lamaPlc: Industrial Ethernet (IE) Basic

Industrial Ethernet (IE) is the use of Ethernet in an industrial environment with protocols that provide determinism and real-time control. Protocols for industrial Ethernet include EtherCAT, EtherNet/IP, PROFINET, POWERLINK, SERCOS III, CC-Link IE, and Modbus TCP. Many industrial Ethernet protocols use a modified media access control (MAC) layer to provide low latency and determinism. Some microprocessors provide industrial Ethernet support.

Industrial Ethernet can also refer to the use of standard Ethernet protocols with rugged connectors and extended temperature switches in an industrial environment, for automation or process control. Components used in plant process areas must be designed to work in harsh environments of temperature extremes, humidity, and vibration that exceed the ranges for information technology equipment intended for installation in controlled environments. The use of fiber-optic Ethernet variants reduces the problems of electrical noise and provides electrical isolation.

Some industrial networks emphasized deterministic delivery of transmitted data, whereas Ethernet used collision detection which made transport time for individual data packets difficult to estimate with increasing network traffic. Typically, industrial uses of Ethernet employ full-duplex standards and other methods so that collisions do not unacceptably influence transmission times.

Power over Ethernet

Power over Ethernet (PoE) refers to the ability to transfer both data and power within an individual Ethernet cable. Standards have been established by the IEEE, specifically 802.3af and 802.3at, which detail the minimum category cable, how power should be delivered, and limits in terms of watts. Many applications have been established in the commercial world (VoIP, surveillance cameras, access control devices, etc.), and are making headway into the industrial environment as well.


Industrial Ethernet cable does have a similar color code to commercial Ethernet (ANSI/TIA 568-C.2). The tables below illustrate the typical color codes used for industrial Ethernet applications.

Pair assignmentSignal nameTwo pair color code
Pair 1TX+White/Orange
Pair 1TX-Orange
Pair 2RX+White/Green
Pair 2RX-Green
Pair assignmentSignal nameFour pair color code
Pair 1NAWhite/Blue
Pair 1NABlue
Pair 2TX+White/Orange
Pair 2TX-Orange
Pair 3RX+White/Green
Pair 3RX-Green
Pair 4NAWhite/Brown
Pair 4NABrown

Ethernet Categories

Ethernet cables are referred to as category cables, because they are classified into specific categories of performance. The table below lists several common category cables and their associated frequency, speed, and number of pairs. Note, CAT 5e is available as either a 2-pair or 4-pair cable, but all 4-pairs are needed to achieve the 1000 Mbps speed; only 2-pairs are needed to achieve 100 Mbps.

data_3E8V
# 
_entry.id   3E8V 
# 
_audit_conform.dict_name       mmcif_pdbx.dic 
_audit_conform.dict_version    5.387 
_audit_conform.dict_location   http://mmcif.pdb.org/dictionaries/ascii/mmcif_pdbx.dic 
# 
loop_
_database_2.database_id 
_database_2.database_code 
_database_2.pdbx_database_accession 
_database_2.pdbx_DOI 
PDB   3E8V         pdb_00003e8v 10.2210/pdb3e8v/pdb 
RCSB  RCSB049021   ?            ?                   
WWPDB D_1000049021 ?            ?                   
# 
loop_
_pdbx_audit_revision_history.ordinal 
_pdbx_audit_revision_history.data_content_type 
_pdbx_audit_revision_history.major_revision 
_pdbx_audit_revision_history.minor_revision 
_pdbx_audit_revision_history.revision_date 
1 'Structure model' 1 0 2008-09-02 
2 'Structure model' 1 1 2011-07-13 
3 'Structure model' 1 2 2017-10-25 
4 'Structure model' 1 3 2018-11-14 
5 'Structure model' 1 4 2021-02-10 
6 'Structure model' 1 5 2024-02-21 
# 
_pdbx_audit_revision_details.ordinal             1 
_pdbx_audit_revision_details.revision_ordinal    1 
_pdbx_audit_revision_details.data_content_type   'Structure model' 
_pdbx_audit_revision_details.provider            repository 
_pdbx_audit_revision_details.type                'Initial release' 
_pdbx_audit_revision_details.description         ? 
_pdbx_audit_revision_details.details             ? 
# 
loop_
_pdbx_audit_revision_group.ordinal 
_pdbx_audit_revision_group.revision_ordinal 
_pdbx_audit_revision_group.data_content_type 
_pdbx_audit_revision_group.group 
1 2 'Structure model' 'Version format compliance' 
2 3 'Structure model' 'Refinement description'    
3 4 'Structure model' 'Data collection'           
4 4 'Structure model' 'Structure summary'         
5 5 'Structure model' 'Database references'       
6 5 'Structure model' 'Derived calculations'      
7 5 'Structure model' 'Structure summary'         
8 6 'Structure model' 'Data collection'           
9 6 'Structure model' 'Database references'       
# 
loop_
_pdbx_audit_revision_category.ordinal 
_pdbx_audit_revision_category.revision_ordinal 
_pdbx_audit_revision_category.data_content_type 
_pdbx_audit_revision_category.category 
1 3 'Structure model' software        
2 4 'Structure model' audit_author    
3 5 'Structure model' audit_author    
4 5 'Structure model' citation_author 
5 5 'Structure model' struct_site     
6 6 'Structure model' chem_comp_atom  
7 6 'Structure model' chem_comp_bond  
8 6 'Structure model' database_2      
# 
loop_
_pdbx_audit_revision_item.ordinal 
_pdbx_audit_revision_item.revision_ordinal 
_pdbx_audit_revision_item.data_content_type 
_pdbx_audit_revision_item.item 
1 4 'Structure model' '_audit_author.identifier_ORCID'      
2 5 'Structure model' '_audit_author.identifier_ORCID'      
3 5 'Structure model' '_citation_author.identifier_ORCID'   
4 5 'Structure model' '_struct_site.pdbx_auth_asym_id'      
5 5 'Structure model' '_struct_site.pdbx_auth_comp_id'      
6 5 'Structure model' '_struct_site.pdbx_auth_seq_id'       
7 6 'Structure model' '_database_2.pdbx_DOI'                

Ethernet Categories

Cat 5100 MHz100 Mbps2-4
Cat 5e100 MHz1000 Mbps2-4
Cat 6250 MHz1000 Mbps4
Cat 6a500 MHz10 Gbps4
Cat 7600 MHz10 Gbps4

Special IE protocolls


See: Profinet


Rapid Spanning Tree Protocol (RSTP: IEEE 802.1w) is a network protocol that is an advancement over STP - Spanning Tree Protocol (STP: IEEE802.1D) that promotes high availability and “loop-free” topology within Ethernet networks.

A primary advantage to RSTP networks is that they offer high availability when compared to traditional daisy chain topology. When a network failure does occur, devices are able to continue communicating across the network as data can be rerouted around the failure. Critical systems depend on a high level of resiliency to faults and hardware failures and RSTP provides a key improvement over traditional network architectures by minimizing downtime.

RSTP prevents network loops when using multiple switches by blocking redundant paths on a network. In essence, the protocol is a set of rules by which switches on the network determine the most efficient way to send broadcasts across the network by establishing a “root bridge” and blocking specific ports with the purpose of preventing network loops.


RSTP, along with its predecessor STP, was developed for the purpose of preventing detrimental loops within a network.

RSTP prevents network loops by blocking redundant ports. A blocked port will still receive data, but will not send that data out to other devices on the network. This ensures that switches will receive only a single copy of a packet. If any of the active paths fail, one of the blocked ports will be used. The port that is selected depends on the topology of the configuration.

RSTP is an improvement over STP (Spanning Tree Protocol) mainly due to its reduction in convergence time – that is, the time it takes all switches on a network to reach a state of convergence, or agreement, on the topology of the network. In STP, there is substantial convergence time whenever there is a topology change or failure in the network, which typically lasts for 40-50 seconds. RSTP reduces the convergence time significantly down to around 5-10 seconds.

Fortunately, many modern switches on the market automatically enable RSTP by default. Further, for networking environments with a mix of older and newer equipment, it is important to note that RSTP is backward compatible with the older STP standard.